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CVS Pharmacy Looks To Curb Painkiller Addiction With Strict Supply Limits

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Steve Birr Vice Reporter

The largest pharmacy chain in the U.S. is enacting strict restrictions on patient supplies for opioid painkillers in an effort to curb addiction rates amid record drug deaths.

Pharmacies will start limiting prescriptions for opioids to a seven day limit, CVS Pharmacy announced Thursday, making the company the first national pharmacy chain to govern how many prescriptions a doctor can write for a patient. The goal is to help stem the rising ride of addiction impacting states and localities throughout the country, reports NBC News.

The shift in policy will also require pharmacists to discuss the proper usage of painkillers and the risks of addiction associated with the medications. CVS operates 9,700 retail stores across the U.S. handling prescriptions for roughly 90 million Americans.

“Without a doubt, addressing our nation’s opioid crisis calls for a multipronged effort involving many health care stakeholders,” Larry Merlo, president and CEO of CVS Health, said in a statement Thursday. “We are further strengthening our commitment to help providers and patients balance the need for these powerful medications with the risk of abuse and misuse.”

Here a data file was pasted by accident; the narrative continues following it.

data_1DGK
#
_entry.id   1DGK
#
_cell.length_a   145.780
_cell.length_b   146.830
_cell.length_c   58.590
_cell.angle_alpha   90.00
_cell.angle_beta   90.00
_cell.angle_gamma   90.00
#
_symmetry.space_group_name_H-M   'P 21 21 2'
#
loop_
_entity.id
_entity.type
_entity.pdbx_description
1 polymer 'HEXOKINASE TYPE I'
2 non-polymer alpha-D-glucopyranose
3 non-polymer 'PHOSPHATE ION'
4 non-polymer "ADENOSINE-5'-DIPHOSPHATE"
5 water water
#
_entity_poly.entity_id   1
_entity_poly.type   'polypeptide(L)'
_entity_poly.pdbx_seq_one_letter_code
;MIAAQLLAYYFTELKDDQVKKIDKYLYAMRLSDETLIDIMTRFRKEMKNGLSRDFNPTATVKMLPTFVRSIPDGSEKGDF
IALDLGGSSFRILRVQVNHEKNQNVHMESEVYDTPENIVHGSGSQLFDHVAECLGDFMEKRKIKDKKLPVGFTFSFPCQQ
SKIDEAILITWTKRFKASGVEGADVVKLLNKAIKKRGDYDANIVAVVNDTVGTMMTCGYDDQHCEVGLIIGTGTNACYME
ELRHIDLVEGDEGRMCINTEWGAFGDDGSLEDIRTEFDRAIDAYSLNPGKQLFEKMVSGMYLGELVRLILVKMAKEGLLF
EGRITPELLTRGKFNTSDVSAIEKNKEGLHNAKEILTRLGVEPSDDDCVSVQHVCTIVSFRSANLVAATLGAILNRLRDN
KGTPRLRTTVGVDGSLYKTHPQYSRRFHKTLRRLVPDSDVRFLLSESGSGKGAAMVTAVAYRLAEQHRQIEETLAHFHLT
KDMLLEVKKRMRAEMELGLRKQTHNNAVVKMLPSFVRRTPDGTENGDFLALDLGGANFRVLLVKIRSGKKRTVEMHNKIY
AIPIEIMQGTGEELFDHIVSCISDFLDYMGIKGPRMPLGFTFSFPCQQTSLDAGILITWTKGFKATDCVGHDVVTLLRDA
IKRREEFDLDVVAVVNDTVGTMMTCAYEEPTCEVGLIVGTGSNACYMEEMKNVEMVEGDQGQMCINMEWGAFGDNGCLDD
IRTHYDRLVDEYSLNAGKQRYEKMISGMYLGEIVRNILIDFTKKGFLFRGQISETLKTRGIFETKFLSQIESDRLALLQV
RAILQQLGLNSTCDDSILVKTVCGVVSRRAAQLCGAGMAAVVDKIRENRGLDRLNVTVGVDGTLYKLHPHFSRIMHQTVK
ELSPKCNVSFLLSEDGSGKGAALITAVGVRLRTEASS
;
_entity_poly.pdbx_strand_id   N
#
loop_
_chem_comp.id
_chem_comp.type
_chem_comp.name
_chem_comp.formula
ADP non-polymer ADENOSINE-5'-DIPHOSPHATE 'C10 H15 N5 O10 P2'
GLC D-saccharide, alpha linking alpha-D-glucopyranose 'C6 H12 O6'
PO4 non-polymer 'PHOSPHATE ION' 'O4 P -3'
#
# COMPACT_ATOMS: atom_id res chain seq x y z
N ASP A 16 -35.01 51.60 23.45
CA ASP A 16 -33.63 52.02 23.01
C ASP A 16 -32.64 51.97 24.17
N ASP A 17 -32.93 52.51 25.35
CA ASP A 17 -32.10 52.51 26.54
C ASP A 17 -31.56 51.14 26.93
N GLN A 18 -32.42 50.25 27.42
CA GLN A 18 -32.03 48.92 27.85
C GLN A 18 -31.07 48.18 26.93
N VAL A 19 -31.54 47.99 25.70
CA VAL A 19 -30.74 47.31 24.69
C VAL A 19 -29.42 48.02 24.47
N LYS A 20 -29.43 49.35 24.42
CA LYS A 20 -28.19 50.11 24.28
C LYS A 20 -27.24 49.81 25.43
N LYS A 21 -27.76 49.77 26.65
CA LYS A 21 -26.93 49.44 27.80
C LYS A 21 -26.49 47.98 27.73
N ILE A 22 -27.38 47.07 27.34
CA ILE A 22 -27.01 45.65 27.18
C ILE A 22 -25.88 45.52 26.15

The pharmacy will also expand a drug disposal collection program and increase funding by $2 million to medication-assisted addiction treatment programs. Five percent of Americans report taking prescription opioid medication without a doctor’s permission, contributing to America’s addiction epidemic, researchers at the National Institute on Drug Abuse say.

CVS’s new policy will drastically cut down on the number of painkillers a doctor prescribes for patients, who received an average of an 18-day supply from their doctors in 2015.

The National Center for Health Statistics, part of the Centers for Disease Control and Prevention (CDC), released its first preliminary report in August giving an accounting of drug overdose deaths in 2016. Drug deaths rose by more than 22 percent in 2016, with 64,070 Americans overdosing that year, the CDC estimates. Opioid deaths rose from 33,000 in 2015 to nearly 50,000 in 2016.

Drug overdoses are now the leading cause of accidental death for Americans under 50.

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